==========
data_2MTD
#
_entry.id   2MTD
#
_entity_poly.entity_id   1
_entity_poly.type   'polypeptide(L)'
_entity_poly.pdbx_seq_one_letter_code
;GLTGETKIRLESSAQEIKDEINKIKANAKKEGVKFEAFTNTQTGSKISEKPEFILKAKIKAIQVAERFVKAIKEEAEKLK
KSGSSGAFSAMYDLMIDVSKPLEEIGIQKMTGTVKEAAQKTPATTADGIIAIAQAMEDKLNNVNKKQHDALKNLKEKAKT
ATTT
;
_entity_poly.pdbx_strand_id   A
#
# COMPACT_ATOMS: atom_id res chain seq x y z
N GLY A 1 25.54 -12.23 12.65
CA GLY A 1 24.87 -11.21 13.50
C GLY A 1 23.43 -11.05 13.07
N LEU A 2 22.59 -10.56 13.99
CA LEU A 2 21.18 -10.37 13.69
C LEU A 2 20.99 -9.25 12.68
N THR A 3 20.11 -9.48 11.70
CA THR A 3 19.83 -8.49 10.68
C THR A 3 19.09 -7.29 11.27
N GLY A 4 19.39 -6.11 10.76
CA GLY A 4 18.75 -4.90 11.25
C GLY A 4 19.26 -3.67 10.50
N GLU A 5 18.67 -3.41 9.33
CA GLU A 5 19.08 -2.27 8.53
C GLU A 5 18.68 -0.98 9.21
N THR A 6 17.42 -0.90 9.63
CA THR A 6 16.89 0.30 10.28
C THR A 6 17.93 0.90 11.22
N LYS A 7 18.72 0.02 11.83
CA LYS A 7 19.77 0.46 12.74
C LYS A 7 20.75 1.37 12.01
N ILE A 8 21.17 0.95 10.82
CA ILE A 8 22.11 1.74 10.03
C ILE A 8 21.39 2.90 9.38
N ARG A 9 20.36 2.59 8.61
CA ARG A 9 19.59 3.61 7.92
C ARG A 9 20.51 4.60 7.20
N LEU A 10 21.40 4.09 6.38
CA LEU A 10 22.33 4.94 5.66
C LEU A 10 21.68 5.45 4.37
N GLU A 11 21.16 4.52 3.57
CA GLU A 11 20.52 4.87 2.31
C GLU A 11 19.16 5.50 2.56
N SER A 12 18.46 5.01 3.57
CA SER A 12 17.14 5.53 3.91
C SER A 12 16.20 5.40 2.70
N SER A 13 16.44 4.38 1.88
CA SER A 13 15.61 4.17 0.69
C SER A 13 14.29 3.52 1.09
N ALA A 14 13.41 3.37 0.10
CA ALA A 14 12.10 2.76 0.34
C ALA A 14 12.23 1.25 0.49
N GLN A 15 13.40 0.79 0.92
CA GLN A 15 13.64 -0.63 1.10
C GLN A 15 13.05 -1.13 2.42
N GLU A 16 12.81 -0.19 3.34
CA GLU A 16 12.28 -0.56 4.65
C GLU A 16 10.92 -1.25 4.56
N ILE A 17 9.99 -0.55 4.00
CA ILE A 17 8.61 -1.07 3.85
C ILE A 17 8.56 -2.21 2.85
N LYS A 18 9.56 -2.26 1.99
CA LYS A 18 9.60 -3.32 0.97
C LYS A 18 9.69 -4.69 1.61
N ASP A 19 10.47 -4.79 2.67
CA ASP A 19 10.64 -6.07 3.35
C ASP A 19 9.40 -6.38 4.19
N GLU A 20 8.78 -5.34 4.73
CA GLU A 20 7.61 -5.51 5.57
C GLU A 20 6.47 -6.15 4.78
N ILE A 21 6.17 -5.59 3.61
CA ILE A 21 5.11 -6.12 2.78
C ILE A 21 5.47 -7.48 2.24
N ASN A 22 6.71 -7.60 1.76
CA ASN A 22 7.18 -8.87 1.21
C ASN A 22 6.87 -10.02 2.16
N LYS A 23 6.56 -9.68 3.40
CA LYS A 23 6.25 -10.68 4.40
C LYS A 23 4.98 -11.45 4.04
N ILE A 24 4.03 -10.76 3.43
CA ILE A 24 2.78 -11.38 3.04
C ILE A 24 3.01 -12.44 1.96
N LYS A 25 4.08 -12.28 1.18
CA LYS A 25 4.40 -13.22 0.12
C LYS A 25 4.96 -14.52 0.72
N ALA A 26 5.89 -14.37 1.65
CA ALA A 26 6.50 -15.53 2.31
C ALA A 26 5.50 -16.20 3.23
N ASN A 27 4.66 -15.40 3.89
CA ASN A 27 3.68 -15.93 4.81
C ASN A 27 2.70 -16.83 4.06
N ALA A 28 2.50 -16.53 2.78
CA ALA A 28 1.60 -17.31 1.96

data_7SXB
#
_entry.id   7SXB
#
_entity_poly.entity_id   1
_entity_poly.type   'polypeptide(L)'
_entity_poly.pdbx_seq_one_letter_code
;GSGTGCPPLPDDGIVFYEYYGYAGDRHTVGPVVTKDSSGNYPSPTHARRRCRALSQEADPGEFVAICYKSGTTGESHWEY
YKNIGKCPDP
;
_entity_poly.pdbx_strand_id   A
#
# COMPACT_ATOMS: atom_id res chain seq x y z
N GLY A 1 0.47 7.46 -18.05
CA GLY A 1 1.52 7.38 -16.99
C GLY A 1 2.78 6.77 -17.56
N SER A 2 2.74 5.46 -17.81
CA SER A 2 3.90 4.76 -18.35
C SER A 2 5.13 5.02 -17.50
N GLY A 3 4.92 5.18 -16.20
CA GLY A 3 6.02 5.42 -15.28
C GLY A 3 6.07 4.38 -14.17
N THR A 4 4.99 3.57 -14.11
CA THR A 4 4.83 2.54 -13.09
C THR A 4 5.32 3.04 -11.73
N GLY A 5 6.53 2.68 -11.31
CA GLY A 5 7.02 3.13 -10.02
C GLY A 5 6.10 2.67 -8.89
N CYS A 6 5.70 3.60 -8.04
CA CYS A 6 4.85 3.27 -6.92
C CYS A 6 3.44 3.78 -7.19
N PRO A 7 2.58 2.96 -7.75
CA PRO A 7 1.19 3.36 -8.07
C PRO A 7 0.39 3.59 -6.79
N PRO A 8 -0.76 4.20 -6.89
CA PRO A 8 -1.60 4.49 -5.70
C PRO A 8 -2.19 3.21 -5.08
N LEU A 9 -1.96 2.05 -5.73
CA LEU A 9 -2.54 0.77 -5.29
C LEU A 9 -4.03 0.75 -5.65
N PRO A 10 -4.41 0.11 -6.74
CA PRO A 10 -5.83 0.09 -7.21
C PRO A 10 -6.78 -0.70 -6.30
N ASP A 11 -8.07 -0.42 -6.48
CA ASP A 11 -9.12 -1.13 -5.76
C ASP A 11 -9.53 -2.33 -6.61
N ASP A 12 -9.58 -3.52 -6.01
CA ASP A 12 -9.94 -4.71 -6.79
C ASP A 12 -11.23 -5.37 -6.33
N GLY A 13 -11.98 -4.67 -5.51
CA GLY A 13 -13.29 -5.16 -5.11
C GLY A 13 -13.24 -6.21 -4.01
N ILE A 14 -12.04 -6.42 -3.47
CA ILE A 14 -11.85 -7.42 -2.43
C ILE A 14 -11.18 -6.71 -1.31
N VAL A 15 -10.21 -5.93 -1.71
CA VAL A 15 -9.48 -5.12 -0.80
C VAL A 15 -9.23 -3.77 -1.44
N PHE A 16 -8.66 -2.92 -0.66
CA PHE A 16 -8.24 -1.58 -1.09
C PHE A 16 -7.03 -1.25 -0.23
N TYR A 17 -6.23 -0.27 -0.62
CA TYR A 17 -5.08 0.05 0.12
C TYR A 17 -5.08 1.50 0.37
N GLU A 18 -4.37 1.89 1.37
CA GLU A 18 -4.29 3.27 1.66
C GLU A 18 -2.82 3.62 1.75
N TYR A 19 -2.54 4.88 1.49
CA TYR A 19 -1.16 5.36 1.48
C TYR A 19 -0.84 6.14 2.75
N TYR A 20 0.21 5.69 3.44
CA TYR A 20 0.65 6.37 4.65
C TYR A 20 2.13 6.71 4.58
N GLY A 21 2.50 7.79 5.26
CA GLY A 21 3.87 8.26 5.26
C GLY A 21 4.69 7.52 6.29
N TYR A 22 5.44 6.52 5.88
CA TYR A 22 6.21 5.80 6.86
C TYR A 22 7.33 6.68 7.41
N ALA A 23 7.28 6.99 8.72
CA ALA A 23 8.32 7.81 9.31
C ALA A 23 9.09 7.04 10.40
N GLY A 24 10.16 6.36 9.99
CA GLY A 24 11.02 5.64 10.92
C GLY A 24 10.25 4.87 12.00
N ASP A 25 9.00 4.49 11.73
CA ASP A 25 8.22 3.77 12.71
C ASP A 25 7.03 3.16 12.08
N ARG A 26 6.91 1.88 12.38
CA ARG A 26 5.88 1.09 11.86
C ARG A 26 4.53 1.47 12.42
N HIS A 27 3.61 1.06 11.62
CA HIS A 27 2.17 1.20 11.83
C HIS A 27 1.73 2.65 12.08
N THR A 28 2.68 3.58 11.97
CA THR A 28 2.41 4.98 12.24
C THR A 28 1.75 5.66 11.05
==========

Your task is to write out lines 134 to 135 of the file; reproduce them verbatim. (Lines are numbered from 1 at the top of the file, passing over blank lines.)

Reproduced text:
C PRO A 8 -2.19 3.21 -5.08
N LEU A 9 -1.96 2.05 -5.73